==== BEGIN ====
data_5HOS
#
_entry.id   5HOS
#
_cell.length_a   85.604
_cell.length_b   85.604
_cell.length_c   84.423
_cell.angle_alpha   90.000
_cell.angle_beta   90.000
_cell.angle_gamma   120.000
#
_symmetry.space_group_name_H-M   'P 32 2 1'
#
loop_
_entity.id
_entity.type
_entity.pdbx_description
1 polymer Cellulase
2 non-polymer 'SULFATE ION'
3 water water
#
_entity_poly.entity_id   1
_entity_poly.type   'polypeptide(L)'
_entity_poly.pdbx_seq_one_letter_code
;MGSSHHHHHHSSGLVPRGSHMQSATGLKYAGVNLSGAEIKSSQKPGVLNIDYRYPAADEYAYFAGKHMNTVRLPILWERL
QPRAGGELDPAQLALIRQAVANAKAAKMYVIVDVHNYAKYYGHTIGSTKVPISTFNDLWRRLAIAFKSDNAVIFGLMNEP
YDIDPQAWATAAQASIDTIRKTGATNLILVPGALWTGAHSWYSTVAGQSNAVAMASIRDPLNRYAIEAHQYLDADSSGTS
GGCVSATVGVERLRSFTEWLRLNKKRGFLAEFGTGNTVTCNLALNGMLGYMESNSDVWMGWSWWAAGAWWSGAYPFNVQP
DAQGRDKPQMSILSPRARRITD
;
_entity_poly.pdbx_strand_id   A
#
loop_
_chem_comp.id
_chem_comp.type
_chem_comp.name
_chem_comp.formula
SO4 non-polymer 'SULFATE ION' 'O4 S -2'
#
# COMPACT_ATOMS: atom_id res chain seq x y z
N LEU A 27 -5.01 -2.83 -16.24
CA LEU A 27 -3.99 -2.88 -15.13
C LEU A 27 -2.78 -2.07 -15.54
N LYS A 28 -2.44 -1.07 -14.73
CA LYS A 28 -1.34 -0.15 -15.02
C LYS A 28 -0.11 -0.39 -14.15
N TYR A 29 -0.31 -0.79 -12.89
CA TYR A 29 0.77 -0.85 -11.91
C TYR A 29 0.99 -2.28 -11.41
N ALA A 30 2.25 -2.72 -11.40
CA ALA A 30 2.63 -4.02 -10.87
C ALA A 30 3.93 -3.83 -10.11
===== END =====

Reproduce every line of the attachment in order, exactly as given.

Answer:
data_5HOS
#
_entry.id   5HOS
#
_cell.length_a   85.604
_cell.length_b   85.604
_cell.length_c   84.423
_cell.angle_alpha   90.000
_cell.angle_beta   90.000
_cell.angle_gamma   120.000
#
_symmetry.space_group_name_H-M   'P 32 2 1'
#
loop_
_entity.id
_entity.type
_entity.pdbx_description
1 polymer Cellulase
2 non-polymer 'SULFATE ION'
3 water water
#
_entity_poly.entity_id   1
_entity_poly.type   'polypeptide(L)'
_entity_poly.pdbx_seq_one_letter_code
;MGSSHHHHHHSSGLVPRGSHMQSATGLKYAGVNLSGAEIKSSQKPGVLNIDYRYPAADEYAYFAGKHMNTVRLPILWERL
QPRAGGELDPAQLALIRQAVANAKAAKMYVIVDVHNYAKYYGHTIGSTKVPISTFNDLWRRLAIAFKSDNAVIFGLMNEP
YDIDPQAWATAAQASIDTIRKTGATNLILVPGALWTGAHSWYSTVAGQSNAVAMASIRDPLNRYAIEAHQYLDADSSGTS
GGCVSATVGVERLRSFTEWLRLNKKRGFLAEFGTGNTVTCNLALNGMLGYMESNSDVWMGWSWWAAGAWWSGAYPFNVQP
DAQGRDKPQMSILSPRARRITD
;
_entity_poly.pdbx_strand_id   A
#
loop_
_chem_comp.id
_chem_comp.type
_chem_comp.name
_chem_comp.formula
SO4 non-polymer 'SULFATE ION' 'O4 S -2'
#
# COMPACT_ATOMS: atom_id res chain seq x y z
N LEU A 27 -5.01 -2.83 -16.24
CA LEU A 27 -3.99 -2.88 -15.13
C LEU A 27 -2.78 -2.07 -15.54
N LYS A 28 -2.44 -1.07 -14.73
CA LYS A 28 -1.34 -0.15 -15.02
C LYS A 28 -0.11 -0.39 -14.15
N TYR A 29 -0.31 -0.79 -12.89
CA TYR A 29 0.77 -0.85 -11.91
C TYR A 29 0.99 -2.28 -11.41
N ALA A 30 2.25 -2.72 -11.40
CA ALA A 30 2.63 -4.02 -10.87
C ALA A 30 3.93 -3.83 -10.11